Cancer and Neuropathy

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One of the many side effects of chemotherapy is peripheral neuropathy, characterized by numbness and burning in the hands and feet. Managing neuropathy and reducing symptoms can be a challenging area of cancer care. In this Patient Power program sponsored by The University of Texas M. D. Anderson Cancer Center, Dr. Jeong Oh joins Andrew to discuss how to treat and manage neuropathy. Dr. Oh is Assistant Professor of Medicine in the Department of General Internal Medicine, Ambulatory Treatment and Emergency Care at M.D. Anderson Cancer Center. His patient, Janice, also participates in the discussion and shares her story.

Prior to cancer diagnosis, Janice had suffered from diabetic neuropathy. When she began chemotherapy her symptoms intensified, often making it painful to simply pull the covers over her feet at night. Janice shares her experiences and tells how collaborating with experts at M. D. Anderson have helped her to relieve this painful side effect of treatment.

Dr. Oh begins by talking about the frequency of neuropathy, including what causes it and why this happens in relation to chemotherapy. He explains the signs and symptoms associated with neuropathy and why it’s important to communicate any side effect you are experiencing to your physician. There are various treatment modalities for neuropathy, and the effectiveness varies on a case-by-case basis. You’ll hear about how things like medication, supplements, gloves and eliminating certain behaviors can reduce your symptoms. If you or someone you know is experiencing neuropathy due to cancer treatment, this program can be a useful resource for you.

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Andrew Schorr:

Hello and welcome to Patient Power. I am Andrew Schorr, and we do these programs every two weeks sponsored by M. D. Anderson Cancer Center. And always we connect with leading experts, some very provocative discussions, the latest in cancer news, and we always meet inspiring patients. I was very lucky in my treatment for leukemia where I had a side effect of the treatment, nausea, and now there are newer and better medicines to manage that, but there are other side effects. We previously talked about fatigue on an earlier program, but there is another big one too in a number of cancers, and that is neuropathy, and that can be the tingling or burning sensation in the hands or feet, nerve damage that could be caused by surgery, some surgeries for cancer, radiation, and unfortunately some of the powerful chemotherapy drugs can cause that as well. We are going to learn more about that and what can be done with the latest thinking at M. D. Anderson to try to manage that to help you not only help you beat the cancer, but go on with your life.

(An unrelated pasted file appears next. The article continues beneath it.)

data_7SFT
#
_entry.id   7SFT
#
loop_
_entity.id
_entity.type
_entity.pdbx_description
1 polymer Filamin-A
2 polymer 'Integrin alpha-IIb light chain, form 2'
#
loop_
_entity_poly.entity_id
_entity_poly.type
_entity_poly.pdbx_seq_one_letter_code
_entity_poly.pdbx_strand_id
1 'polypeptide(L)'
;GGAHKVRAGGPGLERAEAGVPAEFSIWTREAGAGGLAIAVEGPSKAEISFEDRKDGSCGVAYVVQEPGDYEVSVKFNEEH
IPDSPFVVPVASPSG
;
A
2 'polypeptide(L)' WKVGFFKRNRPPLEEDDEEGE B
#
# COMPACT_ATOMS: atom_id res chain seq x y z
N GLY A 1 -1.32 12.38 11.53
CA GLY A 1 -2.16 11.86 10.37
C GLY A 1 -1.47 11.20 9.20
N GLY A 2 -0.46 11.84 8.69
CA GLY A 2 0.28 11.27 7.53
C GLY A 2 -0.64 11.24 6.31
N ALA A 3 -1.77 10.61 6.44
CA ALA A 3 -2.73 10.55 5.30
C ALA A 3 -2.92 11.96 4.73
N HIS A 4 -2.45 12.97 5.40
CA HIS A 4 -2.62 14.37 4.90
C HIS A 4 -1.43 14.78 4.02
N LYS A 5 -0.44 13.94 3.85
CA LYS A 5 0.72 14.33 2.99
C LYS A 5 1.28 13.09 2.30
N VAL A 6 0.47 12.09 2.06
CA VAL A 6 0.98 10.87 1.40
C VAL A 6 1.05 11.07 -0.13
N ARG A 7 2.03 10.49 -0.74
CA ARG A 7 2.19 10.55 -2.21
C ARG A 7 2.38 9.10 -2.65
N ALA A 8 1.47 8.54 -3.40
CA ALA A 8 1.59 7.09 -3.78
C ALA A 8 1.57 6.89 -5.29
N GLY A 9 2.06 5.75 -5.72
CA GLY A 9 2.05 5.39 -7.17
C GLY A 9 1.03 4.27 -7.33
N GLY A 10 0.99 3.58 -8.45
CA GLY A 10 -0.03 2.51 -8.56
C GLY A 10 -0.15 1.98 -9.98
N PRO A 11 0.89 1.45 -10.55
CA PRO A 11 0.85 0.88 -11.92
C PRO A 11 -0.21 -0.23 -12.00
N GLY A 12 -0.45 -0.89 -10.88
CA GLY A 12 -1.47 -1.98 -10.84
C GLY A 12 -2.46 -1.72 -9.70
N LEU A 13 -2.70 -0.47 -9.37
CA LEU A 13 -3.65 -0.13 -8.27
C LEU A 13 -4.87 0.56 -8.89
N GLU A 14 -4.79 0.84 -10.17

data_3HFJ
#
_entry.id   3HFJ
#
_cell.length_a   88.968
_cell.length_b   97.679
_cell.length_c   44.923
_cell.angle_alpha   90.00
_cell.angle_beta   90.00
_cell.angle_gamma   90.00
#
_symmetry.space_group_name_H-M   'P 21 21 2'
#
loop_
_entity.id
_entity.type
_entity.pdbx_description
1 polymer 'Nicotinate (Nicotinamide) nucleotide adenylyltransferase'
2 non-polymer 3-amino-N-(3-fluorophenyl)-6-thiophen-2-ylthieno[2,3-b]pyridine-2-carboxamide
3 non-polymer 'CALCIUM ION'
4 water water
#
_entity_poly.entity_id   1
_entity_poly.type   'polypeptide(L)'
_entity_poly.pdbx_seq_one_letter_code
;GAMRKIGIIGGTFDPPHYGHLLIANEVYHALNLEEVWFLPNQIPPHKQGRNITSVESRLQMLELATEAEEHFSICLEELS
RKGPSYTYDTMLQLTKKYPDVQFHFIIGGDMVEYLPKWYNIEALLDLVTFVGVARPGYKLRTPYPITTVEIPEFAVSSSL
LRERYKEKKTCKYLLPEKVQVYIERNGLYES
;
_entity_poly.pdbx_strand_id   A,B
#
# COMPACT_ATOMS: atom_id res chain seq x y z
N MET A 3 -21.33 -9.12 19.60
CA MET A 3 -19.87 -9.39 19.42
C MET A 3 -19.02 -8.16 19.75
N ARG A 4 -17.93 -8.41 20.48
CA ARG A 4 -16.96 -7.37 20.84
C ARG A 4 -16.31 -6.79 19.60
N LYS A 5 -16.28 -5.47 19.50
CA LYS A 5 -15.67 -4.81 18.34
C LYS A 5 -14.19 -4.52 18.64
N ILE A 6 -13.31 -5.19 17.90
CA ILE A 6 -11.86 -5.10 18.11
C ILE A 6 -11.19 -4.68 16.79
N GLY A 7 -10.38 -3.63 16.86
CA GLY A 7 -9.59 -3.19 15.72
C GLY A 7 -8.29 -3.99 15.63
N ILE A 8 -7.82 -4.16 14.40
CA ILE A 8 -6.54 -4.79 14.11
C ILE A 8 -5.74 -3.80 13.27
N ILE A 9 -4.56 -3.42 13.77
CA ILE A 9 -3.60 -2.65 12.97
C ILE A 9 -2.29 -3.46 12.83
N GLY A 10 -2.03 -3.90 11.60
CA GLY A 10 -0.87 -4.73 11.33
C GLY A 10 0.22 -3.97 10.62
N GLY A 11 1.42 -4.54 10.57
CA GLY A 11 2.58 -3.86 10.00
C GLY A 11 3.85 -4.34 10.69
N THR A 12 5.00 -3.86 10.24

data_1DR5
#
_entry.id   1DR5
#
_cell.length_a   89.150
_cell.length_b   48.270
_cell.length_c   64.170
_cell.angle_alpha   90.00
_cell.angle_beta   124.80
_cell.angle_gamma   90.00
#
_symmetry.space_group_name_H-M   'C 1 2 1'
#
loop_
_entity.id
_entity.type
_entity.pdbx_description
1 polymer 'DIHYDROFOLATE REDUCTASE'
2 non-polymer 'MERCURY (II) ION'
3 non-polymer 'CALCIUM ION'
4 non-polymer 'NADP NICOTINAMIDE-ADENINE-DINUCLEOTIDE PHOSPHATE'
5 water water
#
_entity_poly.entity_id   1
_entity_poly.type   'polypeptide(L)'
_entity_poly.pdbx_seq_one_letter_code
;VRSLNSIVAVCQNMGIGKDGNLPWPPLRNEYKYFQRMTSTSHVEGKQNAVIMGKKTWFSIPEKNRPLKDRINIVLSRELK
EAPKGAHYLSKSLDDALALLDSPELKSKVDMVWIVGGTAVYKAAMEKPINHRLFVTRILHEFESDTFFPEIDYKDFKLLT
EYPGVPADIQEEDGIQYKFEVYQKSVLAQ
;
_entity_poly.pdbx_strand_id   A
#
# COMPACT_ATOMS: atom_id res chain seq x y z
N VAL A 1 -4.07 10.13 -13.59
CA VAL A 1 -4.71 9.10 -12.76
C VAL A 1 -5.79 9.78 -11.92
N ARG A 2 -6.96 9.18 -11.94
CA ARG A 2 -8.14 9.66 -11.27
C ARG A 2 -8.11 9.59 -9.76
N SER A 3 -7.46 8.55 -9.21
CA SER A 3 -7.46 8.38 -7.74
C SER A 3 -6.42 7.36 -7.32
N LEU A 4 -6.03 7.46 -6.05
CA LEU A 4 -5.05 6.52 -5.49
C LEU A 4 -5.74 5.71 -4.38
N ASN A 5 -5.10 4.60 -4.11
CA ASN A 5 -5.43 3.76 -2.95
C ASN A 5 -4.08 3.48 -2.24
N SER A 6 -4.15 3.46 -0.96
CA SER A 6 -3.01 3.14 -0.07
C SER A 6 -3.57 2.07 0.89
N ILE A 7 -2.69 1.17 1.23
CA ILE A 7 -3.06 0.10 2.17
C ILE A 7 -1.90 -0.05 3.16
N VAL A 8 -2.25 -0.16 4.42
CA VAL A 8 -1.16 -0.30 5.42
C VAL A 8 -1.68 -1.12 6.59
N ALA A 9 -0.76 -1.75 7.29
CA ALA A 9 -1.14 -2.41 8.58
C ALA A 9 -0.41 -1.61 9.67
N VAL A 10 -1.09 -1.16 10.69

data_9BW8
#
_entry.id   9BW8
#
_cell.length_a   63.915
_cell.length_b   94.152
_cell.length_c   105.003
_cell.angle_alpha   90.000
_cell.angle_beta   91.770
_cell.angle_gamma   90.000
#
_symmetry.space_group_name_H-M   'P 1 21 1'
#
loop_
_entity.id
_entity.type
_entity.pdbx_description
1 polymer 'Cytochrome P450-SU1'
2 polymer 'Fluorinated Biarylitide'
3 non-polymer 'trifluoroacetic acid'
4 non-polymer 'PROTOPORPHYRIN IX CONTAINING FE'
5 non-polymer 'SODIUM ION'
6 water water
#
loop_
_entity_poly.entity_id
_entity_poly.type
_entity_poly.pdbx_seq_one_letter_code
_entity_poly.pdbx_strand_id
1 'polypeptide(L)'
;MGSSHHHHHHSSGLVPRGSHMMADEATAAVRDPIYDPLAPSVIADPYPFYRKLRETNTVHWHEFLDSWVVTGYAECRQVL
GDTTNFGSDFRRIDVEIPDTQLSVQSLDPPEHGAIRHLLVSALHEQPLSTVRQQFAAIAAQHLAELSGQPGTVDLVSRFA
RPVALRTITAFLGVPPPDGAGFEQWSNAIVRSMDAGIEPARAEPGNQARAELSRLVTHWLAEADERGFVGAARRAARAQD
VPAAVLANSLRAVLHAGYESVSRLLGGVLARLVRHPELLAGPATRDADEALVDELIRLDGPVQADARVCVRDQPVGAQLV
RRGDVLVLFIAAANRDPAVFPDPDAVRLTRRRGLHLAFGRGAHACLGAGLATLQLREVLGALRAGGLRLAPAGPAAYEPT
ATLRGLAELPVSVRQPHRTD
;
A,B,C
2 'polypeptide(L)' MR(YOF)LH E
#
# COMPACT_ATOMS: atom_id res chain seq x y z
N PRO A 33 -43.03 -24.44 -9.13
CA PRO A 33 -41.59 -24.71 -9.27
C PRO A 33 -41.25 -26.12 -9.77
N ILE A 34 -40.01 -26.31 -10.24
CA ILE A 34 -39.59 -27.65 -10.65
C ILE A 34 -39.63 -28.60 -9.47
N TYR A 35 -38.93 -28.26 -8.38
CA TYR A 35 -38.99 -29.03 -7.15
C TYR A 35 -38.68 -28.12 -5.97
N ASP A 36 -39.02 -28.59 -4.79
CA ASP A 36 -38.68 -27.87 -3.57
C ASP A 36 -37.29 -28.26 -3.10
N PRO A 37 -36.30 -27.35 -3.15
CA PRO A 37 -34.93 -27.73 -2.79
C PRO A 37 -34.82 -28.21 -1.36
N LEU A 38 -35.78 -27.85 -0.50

Let's meet another cancer survivor, someone who is doing very well now, but going back two years ago was a scary diagnosis for Janice Swain from Houston in the interior design business. And you had been having bleeding, rectal bleeding if I can say, Janice, and finally go to the emergency room and find out it was stage III colon cancer. That must have been terrifying.


It was. I was knowing for quite some time that it was, you know, I was not feeling well. I was tired and very anemic, and when I was finally diagnosed, it was really a relief, if I could say that about cancer, just knowing what it was and knowing how to deal with it.

Andrew Schorr:

Well, you got to M. D. Anderson, which was there for you in Houston, and of course I came from Seattle. People come from around the world. And I know you got excellent care as far as surgery, but because it had spread to a lymph node, right, they said we need to do some chemotherapy as well?


That's correct.

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